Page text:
As heroic workers and soldiers strive to save stricken Japan from a new horror--radioactive fallout--some truths known for 40 years bear repeating.
An earthquake-and-tsunami zone crowded with 127 million people is an unwise place for 54 reactors. The 1960s design of five Fukushima-I reactors has the smallest safety margin and probably can't contain 90% of meltdowns. The U.S. has 6 identical and 17 very similar plants.
Every currently operating light-water reactor, if deprived of power and cooling water, can melt down. Fukushima had eight-hour battery reserves, but fuel has melted in three reactors. Most U.S. reactors get in trouble after four hours. Some have had shorter blackouts. Much longer ones could happen.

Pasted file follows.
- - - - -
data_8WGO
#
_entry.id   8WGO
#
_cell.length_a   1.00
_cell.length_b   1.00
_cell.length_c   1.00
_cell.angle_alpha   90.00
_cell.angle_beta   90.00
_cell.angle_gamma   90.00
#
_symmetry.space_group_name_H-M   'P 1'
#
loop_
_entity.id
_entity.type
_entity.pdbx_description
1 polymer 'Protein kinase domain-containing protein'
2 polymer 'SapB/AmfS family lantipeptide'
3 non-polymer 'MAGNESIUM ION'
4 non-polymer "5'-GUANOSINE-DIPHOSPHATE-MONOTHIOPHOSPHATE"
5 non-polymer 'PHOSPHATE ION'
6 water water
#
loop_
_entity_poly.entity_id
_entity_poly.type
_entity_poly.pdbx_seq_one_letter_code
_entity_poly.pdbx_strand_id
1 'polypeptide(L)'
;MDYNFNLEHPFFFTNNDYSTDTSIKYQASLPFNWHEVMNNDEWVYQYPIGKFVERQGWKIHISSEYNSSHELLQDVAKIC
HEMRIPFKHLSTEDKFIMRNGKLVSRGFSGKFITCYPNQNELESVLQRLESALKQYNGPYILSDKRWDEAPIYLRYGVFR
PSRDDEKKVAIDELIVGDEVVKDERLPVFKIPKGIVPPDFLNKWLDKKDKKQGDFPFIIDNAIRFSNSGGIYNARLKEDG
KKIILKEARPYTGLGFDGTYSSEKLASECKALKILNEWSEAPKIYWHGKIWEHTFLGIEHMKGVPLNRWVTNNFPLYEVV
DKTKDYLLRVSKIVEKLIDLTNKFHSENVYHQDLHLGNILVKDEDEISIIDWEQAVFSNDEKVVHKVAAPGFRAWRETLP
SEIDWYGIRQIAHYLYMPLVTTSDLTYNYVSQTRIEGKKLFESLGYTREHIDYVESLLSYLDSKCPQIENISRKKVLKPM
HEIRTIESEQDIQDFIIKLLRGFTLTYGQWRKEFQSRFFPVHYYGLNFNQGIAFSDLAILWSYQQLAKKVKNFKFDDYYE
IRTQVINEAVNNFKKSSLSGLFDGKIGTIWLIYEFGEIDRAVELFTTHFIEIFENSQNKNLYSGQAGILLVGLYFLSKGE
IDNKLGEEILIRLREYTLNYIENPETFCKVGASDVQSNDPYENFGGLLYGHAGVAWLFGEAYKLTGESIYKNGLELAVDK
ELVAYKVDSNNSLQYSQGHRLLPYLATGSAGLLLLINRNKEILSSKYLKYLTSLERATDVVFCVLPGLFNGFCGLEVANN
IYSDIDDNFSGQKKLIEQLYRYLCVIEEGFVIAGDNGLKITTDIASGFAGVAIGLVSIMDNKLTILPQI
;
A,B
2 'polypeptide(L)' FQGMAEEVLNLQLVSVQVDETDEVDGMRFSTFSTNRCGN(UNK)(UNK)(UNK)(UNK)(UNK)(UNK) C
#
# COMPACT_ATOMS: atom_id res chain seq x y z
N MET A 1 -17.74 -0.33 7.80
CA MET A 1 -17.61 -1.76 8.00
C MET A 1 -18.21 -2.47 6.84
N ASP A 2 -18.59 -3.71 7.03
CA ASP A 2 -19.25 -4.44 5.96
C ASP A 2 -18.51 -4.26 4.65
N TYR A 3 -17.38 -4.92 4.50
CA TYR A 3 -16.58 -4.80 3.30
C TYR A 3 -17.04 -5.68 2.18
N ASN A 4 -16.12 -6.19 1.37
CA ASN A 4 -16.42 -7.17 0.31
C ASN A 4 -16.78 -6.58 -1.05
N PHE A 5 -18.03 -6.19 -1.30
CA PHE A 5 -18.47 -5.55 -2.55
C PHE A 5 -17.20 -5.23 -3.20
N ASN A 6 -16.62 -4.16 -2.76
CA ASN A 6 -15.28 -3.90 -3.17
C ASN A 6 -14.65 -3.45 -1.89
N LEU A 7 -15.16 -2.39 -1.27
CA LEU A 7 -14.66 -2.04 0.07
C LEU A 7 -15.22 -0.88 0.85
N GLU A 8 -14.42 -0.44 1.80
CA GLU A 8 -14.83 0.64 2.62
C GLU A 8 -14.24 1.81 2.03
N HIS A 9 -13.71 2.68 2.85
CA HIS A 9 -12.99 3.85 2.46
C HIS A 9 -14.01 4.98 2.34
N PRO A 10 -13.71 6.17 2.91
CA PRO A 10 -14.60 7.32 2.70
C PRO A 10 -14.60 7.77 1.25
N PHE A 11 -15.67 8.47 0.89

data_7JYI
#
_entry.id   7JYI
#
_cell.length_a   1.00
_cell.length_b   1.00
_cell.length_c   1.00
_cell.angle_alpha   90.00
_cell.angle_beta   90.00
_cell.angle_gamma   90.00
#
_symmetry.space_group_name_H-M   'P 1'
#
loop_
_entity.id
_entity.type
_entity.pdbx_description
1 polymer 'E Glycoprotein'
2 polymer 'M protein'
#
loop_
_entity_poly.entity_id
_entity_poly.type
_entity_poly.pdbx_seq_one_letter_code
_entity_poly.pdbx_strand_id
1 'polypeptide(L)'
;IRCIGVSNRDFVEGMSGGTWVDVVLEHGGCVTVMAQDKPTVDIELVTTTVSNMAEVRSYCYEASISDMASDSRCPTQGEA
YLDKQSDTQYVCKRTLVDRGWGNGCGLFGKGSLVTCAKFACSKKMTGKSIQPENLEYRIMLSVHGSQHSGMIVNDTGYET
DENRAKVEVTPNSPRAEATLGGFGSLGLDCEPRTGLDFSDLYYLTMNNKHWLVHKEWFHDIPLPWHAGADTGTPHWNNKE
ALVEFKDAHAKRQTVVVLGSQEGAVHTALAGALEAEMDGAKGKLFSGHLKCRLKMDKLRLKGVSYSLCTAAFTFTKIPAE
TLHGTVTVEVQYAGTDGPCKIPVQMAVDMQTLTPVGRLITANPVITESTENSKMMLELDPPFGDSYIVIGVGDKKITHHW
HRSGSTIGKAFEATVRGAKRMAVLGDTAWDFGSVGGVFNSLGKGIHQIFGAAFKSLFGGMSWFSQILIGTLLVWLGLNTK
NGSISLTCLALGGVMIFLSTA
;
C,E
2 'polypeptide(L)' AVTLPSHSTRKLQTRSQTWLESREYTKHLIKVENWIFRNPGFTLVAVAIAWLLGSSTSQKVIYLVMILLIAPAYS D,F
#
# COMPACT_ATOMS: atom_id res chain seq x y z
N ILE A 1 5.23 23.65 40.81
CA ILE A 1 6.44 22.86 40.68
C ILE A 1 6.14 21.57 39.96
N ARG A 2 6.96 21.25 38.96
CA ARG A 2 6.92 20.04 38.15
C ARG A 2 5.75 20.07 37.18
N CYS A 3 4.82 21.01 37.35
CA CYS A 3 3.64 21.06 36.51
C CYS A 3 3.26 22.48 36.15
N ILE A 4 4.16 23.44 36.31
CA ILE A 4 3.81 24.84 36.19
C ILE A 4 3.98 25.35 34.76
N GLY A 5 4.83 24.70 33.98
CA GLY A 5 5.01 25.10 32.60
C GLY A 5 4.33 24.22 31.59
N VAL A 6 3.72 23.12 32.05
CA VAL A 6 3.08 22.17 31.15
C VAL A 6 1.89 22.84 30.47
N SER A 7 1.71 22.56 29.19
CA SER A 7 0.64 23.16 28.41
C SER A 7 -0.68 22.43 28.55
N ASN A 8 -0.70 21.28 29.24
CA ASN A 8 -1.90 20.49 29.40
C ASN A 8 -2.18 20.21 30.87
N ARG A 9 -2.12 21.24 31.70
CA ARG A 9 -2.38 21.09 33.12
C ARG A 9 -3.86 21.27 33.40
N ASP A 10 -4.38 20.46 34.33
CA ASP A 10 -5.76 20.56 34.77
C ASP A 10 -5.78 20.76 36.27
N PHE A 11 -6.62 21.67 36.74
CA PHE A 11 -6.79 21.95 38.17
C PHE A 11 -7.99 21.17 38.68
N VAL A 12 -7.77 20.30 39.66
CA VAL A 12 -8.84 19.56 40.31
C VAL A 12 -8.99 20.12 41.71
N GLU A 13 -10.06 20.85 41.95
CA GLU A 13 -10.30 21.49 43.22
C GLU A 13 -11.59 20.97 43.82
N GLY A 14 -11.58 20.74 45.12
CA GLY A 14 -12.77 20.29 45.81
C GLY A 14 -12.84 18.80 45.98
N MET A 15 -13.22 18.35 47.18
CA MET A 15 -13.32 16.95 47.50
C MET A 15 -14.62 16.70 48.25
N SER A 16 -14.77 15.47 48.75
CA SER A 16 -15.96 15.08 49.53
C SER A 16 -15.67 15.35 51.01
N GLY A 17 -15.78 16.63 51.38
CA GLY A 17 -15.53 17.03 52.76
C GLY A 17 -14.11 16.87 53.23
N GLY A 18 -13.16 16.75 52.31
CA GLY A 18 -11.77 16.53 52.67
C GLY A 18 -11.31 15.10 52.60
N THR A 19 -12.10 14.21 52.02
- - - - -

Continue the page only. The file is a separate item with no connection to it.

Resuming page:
Overheated fuel risks hydrogen or steam explosions that damage equipment and contaminate the whole site--so clustering many reactors together (to save money) can make failure at one reactor cascade to the rest.
Nuclear power is uniquely unforgiving: as Swedish Nobel physicist Hannes Alfvén said, "No acts of God can be permitted." Fallible people have created its half-century history of a few calamities, a steady stream of worrying incidents, and many near-misses. America has been lucky so far. Had Three Mile Island's containment dome not been built double-strength because it was under an airport landing path, it may not have withstood the 1979 accident's hydrogen explosion. In 2002, Ohio's Davis-Besse reactor was luckily caught just before its massive pressure-vessel lid rusted through.
Regulators haven't resolved these or other key safety issues, such as terrorist threats to reactors, lest they disrupt a powerful industry. U.S. regulation is not clearly better than Japanese regulation, nor more transparent: industry-friendly rules bar the American public from meaningful participation. Many presidents' nuclear boosterism also discourages inquiry and dissent.